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75% Of Marine Corps Hornets Cannot Fly Right Now
Roughly 25 percent of the Marines’ 280 F/A-18 Hornet fighter jets could fly now if needed, the top aviation Marine said Wednesday.
Only 72 “could take off today, this morning, right now,” said Lt. Gen. Jon Davis, deputy commandant for Marine Corps aviation. Of the rest, 109 are in longer-term, scheduled depot work and 99 are temporarily offline for less complex maintenance, or because they are awaiting a spare part, he said.
Davis said the lack of spare parts continues to be the biggest challenge the Marines face in having more Hornets ready to fly.
Of the 72 available aircraft, 56 Hornets are committed to active-duty squadrons and the remainder are with training or reserve units, Davis said.
The 56 active-duty aircraft are about 20 short of what Davis said those units need for squadron pilots to stay fully trained.
“We’ve got a lot less inventory and a lot less units,” he said. “I’ve never seen the Marine Corps as operationally deployed and out there as we are in a sustained fashion ... probably since Desert Storm.”
Constant wartime missions have pushed Hornets to the end of their planned service faster than expected. An investigation by Stars and Stripes in September found decreased funding and fewer aircraft have led to a lack of training flight hours, which contributed to a spike in Hornet crashes in 2016.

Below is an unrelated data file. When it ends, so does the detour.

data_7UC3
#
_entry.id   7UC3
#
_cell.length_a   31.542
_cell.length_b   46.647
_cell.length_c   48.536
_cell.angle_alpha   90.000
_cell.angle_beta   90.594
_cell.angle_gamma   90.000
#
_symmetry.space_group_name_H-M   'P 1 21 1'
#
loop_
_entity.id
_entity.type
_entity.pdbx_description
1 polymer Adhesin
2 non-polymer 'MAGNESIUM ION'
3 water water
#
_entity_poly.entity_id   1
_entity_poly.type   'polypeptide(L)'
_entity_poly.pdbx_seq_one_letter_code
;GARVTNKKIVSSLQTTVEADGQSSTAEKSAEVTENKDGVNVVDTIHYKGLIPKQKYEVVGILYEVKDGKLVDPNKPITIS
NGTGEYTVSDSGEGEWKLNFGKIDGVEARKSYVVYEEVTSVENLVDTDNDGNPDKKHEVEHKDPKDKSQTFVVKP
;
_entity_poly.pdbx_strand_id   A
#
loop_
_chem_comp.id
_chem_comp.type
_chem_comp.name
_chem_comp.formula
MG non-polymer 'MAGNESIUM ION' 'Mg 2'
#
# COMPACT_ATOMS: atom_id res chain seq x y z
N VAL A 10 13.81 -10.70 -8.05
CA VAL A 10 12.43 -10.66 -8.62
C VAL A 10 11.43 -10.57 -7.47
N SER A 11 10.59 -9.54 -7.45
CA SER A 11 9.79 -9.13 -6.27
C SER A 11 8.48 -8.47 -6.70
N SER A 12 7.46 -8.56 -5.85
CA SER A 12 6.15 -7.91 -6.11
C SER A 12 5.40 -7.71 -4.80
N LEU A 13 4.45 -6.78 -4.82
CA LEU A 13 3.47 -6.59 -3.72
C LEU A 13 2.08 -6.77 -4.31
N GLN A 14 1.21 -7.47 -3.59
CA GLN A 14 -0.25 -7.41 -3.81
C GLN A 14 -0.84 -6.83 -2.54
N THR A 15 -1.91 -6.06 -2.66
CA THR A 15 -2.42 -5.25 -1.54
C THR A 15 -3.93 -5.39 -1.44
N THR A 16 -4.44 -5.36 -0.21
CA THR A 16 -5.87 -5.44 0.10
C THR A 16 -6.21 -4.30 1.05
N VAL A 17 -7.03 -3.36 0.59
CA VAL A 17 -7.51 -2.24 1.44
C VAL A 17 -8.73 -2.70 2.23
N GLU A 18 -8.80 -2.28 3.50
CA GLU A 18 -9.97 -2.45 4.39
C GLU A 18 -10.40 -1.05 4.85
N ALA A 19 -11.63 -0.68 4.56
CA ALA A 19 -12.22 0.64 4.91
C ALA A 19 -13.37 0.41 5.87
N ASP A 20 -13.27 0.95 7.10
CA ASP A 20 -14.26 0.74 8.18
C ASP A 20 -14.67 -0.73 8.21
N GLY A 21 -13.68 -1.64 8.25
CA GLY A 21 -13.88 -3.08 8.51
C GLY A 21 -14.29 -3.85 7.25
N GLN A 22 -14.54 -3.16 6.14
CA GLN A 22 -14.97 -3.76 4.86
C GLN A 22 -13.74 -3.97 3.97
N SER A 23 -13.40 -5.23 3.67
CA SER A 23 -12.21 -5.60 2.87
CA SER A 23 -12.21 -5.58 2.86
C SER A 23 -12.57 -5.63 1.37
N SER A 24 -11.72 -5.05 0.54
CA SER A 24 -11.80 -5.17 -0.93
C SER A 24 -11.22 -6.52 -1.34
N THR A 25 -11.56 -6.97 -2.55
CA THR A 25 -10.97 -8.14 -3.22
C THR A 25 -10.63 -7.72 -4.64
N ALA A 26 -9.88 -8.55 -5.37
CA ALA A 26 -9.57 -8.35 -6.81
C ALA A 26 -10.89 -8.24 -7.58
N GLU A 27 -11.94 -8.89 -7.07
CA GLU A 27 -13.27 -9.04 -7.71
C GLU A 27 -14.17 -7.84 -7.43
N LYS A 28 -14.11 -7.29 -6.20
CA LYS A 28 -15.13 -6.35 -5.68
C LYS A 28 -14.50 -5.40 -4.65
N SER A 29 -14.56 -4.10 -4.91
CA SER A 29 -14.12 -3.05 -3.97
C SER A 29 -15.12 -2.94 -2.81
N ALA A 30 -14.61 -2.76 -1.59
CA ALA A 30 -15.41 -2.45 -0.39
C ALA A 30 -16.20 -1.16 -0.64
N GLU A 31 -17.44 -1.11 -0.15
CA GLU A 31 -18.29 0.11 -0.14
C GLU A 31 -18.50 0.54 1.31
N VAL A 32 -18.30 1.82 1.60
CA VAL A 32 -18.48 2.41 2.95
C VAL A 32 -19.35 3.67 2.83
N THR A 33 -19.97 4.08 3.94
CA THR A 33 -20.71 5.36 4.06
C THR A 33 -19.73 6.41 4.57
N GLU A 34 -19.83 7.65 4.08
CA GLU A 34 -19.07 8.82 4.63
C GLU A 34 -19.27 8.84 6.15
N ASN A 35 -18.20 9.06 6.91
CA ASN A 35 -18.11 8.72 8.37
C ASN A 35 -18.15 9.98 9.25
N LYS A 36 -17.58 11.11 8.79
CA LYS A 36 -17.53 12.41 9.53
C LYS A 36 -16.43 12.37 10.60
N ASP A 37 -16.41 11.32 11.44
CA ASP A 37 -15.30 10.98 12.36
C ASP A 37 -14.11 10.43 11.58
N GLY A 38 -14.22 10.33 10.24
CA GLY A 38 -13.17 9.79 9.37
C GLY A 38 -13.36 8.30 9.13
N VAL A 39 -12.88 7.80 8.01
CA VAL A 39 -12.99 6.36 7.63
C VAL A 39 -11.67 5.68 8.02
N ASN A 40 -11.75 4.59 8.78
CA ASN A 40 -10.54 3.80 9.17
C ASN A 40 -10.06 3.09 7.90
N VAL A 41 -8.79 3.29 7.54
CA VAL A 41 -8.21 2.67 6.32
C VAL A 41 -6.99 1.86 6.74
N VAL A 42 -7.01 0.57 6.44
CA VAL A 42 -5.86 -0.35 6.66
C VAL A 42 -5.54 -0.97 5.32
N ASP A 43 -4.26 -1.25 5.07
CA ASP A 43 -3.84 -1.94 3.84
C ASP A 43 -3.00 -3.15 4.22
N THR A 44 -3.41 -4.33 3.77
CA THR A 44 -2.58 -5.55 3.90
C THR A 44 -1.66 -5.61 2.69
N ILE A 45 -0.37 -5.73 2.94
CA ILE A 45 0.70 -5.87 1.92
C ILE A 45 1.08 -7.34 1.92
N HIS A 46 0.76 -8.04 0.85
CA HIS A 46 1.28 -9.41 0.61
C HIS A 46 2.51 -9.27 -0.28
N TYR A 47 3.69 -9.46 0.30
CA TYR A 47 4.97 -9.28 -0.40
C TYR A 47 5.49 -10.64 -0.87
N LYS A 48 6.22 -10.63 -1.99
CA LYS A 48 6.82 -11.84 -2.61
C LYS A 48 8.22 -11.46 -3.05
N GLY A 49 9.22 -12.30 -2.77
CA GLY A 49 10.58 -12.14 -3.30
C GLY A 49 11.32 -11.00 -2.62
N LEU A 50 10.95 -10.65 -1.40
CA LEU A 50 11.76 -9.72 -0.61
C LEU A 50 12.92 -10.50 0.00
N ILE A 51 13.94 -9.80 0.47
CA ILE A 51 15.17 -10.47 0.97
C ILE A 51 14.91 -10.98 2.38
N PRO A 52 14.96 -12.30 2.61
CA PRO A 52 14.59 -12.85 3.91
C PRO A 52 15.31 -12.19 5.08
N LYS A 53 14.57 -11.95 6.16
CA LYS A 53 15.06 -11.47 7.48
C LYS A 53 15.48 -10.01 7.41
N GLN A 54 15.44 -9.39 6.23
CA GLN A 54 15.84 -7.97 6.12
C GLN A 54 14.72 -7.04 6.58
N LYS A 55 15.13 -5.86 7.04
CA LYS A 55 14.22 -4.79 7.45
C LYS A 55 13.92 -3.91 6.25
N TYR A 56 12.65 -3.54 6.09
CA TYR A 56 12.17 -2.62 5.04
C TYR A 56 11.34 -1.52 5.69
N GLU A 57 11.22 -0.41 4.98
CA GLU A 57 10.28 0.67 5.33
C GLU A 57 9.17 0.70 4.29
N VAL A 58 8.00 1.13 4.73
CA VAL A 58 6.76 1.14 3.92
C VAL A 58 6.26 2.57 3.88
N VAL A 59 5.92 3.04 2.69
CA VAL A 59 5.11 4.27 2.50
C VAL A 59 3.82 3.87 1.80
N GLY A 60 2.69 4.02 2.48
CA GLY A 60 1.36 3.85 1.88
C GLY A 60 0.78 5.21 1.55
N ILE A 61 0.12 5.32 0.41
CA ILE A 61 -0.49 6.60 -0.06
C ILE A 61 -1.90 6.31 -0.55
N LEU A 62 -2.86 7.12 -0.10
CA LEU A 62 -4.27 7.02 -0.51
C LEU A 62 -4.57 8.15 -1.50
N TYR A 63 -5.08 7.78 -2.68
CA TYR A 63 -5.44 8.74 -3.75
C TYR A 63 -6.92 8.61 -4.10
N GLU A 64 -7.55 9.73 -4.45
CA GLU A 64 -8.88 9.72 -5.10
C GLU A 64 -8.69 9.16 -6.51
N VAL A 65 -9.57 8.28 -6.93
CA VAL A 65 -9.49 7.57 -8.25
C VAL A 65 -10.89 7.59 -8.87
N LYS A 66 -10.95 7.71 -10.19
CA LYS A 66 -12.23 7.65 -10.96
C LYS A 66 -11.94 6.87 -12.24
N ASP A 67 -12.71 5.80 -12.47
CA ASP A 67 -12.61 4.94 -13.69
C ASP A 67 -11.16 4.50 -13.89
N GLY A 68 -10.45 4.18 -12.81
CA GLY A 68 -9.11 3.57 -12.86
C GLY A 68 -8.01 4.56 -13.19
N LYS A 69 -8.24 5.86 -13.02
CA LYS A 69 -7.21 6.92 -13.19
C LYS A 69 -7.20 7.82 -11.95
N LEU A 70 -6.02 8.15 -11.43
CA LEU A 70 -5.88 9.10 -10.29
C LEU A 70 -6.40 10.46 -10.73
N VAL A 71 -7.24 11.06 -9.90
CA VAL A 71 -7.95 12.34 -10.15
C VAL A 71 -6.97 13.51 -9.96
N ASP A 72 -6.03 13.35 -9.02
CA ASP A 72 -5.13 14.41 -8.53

The Marines lost five aircraft and three pilots -- Maj. Richard Norton, 36, Capt. Jake Frederick, 32, and Capt. Jeff Kuss, 32 – in Hornet crashes in 2016.
The Marines will request additional funds to buy parts and restore more of the Hornets, Davis said.
“Our need to recapitalize airplanes is large – certainly on the F-18 side,” he said.
©2017 the Stars and Stripes. Distributed by Tribune Content Agency, LLC.
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The World War I-era patrol boat split in half, then slipped beneath the surface of the North Atlantic. The Eagle 56 had been carrying a crew of 62. Rescuers pulled 13 survivors from the water that day. It was April 23, 1945, just two weeks before the surrender of Nazi Germany.
The U.S. Navy classified the disaster as an accident, attributing the sinking to a blast in the boiler room. In 2001, that ruling was changed to reflect the sinking as a deliberate act of war, perpetuated by German submarine U-853, a u-boat belonging to Nazi Germany's Kriegsmarine.
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Then, a group of friends and amateur divers decided to try to find the wreck in 2014. After years of fruitless dives and intensive research, New England-based Nomad Exploration Team successfully located the Eagle 56 in June 2018.
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